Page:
I’m Saving Myself for Pollination

Let’s take a very brief respite from the socio-religious implications of science, soil testing, and compost tea to ponder a more lighthearted topic. I need a bit of a morale-boost.

You: “O.K. Holly, Spring’s allegedly coming…how about a closer look at some wildflowers?”

Me: “Done!” (fingers snapping)

For a short time in March, forest floors across Eastern North America can be absolutely littered with a multitude of sparkling white flowers.  This very cool little plant, Sanguinaria canadensis, is one of the first wildflowers to emerge in the spring and colonizes deciduous and mixed woodlands.

Flock of bloodroots, open for business at the fabulous Mt. Cuba Center.

A member of the Poppy family, Sanguinaria is a monotypic genus; that is, there’s only one species.  Commonly known as Bloodroot –  mostly.  However, S. canadensis is also known as (and I quote):   Bloodroot, Red Puccoon, King Root, Red Root, Red Indian Paint, Ochoon, Coonroot, Cornroot, Panson, Pauson, Snakebite, Sweet Slumber, Tetterwort. Large Leaved Sandwort, Large Leaved Bloodwort, plus whatever else Aunt Minnie “knowed it by”.

As one of the first wildflowers out of the ground, it’s still darn cold when the Bloodroot flower appears, and they’re quite protective of their private parts. The one leaf emerges at the same time and cups around the flower, helping to protect the fragile blossom from wind, rain, and snow. The petals also close up at night to save the pollen,since in most locations it’s so cold that few insects, save the occasional fly or beetle, are out and about. And as a last resort, they can just “do it themselves”, better described as self-pollination.

I have been pollinated! Victory is mine!

If you break off a stem or piece of the root, out will ooze a reddish-orange juice, hence the common name.  It’s been prescribed for myriad conditions by Native Americans and herbal practitioners.  One of the more interesting properties is that the sap is an escharotic – it kills tissue. Ironically, according to herbal lore, to draw love to you, wear or carry a piece of the rhizome. If attempting this bit of magic, maybe it’s best not carried in one’s pants pocket.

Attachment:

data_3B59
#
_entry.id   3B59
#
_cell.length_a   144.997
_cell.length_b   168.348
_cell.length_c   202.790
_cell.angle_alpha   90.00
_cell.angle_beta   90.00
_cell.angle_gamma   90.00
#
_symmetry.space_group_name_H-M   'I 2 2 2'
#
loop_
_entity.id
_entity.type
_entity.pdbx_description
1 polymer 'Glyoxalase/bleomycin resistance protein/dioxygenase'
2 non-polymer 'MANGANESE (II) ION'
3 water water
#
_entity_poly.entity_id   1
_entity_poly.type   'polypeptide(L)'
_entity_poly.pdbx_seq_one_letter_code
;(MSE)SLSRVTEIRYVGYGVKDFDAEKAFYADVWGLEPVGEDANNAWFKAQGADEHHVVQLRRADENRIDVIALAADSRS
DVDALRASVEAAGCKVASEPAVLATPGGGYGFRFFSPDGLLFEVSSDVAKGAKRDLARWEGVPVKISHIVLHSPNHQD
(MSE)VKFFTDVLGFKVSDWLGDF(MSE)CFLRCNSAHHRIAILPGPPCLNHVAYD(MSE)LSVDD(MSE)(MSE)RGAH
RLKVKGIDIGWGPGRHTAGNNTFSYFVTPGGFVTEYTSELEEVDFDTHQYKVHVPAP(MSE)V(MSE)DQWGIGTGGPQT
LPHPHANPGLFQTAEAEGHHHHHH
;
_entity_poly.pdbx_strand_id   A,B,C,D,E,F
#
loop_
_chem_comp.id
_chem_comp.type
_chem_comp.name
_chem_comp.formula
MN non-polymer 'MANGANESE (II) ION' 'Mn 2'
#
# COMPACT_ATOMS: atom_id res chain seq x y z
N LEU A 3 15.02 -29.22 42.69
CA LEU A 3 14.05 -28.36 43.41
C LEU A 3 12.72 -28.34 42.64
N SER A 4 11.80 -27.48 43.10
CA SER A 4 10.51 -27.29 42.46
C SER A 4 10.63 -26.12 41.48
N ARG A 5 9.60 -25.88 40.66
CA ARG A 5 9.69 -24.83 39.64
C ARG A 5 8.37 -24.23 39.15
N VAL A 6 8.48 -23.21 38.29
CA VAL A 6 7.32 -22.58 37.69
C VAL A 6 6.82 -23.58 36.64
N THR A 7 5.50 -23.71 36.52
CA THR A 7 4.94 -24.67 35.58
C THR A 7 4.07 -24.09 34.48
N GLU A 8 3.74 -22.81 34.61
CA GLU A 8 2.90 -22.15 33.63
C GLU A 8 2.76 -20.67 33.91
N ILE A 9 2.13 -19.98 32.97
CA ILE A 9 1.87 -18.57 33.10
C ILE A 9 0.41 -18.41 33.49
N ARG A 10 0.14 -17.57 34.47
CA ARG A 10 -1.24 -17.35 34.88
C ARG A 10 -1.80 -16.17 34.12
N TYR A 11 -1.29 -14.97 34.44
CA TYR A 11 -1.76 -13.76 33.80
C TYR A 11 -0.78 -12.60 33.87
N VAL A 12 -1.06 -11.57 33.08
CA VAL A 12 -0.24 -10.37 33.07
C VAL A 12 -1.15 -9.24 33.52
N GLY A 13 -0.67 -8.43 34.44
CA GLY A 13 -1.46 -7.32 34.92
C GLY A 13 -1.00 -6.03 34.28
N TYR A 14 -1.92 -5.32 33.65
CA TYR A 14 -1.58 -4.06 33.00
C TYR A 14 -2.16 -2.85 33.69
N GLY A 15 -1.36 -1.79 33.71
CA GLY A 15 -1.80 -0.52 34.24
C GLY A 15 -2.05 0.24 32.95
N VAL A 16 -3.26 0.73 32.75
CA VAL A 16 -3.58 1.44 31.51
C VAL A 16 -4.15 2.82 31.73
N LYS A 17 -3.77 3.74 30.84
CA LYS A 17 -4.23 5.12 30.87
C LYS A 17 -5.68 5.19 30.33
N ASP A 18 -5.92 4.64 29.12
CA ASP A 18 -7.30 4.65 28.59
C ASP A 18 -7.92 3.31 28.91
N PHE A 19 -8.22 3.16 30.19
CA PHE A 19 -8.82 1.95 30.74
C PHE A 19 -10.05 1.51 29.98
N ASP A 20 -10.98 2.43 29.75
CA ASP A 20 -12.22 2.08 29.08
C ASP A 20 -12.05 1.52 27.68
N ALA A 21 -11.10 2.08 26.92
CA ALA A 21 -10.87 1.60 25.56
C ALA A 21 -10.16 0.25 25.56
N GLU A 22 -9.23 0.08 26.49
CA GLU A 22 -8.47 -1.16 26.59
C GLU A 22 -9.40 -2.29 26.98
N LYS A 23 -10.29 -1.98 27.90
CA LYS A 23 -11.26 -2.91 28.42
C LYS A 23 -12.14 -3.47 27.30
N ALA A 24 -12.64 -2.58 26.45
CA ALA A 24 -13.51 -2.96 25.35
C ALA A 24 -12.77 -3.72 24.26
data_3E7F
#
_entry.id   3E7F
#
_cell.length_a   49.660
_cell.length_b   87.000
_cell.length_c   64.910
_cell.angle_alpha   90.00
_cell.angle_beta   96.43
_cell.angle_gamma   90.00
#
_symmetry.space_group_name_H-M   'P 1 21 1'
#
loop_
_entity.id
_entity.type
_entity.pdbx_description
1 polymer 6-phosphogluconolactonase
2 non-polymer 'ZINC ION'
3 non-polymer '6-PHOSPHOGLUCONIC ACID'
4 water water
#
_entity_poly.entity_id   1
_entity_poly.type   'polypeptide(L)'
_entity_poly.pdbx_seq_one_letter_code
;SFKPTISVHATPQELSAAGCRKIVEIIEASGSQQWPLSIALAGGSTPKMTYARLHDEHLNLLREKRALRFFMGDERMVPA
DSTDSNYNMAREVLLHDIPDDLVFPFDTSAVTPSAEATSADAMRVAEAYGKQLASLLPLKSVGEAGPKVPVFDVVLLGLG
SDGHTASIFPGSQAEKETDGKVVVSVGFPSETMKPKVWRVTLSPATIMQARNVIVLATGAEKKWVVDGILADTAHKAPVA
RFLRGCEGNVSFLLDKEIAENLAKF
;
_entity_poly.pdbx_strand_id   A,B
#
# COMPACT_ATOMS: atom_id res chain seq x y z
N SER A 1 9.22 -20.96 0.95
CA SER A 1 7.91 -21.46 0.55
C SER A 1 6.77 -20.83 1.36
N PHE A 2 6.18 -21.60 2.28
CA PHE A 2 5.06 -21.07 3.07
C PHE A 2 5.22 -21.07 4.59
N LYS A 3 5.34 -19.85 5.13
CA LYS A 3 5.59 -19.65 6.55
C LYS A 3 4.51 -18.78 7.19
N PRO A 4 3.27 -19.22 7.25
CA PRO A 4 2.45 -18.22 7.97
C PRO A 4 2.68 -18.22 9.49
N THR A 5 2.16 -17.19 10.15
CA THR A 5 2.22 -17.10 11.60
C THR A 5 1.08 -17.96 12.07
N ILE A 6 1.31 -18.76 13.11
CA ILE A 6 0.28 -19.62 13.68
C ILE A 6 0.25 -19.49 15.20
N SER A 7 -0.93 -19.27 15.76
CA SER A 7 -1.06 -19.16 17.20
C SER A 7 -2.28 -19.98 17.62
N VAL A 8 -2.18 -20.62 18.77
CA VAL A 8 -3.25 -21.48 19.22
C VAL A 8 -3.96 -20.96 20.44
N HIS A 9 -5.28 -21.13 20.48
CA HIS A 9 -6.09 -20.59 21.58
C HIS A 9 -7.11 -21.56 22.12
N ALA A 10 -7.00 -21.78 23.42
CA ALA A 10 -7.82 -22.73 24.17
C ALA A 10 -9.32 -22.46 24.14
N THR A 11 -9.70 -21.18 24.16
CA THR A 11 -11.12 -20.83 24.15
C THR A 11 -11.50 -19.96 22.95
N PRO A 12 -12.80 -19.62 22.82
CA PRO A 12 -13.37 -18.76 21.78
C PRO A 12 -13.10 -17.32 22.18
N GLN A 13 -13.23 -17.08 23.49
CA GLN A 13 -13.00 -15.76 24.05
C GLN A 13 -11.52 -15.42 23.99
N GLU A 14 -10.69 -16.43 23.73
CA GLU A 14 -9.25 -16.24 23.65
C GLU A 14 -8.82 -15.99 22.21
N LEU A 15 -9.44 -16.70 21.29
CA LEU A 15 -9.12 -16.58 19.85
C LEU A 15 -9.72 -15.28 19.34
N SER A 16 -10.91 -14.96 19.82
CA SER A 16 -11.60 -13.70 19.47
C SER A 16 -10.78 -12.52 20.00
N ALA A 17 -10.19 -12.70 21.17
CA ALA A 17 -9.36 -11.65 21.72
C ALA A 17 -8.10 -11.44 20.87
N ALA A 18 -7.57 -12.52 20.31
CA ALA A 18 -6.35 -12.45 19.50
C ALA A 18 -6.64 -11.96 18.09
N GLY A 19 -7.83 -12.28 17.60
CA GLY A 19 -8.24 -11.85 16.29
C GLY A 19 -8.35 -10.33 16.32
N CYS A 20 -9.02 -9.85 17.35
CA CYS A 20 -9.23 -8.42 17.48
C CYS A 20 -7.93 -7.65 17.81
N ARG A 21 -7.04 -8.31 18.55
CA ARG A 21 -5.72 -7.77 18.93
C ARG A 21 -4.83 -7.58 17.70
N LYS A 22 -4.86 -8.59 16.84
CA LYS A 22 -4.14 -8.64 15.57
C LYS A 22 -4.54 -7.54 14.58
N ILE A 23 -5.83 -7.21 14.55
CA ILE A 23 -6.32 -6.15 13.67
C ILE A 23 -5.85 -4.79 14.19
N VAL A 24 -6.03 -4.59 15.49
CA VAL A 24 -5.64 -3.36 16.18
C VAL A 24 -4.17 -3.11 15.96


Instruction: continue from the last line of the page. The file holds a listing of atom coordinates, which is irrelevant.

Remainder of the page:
5 thoughts on “I’m Saving Myself for Pollination”

  1. Yes, thank you for a reminder that spring is on its way! Maybe this will be the year I get off my duff and try planting here in Zone 7. I’ve wanted to ever since I read Thomas Jefferson’s gardening logs.

  2. Beautiful! And a pity we don’t have these in my neck of the woods. Any other plants I could wear/carry to draw love to me?

    On a more serious note, these Bloodroots remind me somewhat of our native windflowers (Anemone nemorosa) even if they’re from a different family and a bit later in spring.

  3. Thanks, Jeff, Bryn, and Hannes! I love Anemone nemorosa too…just about any early spring flowering thing. I’ll have to work on “plants as love attractors” thing a bit! Bryn, I’m not sure where you are, but there were tons of it ar
    ound the Raleigh NC area (Zone 7b-ish) so go for it!

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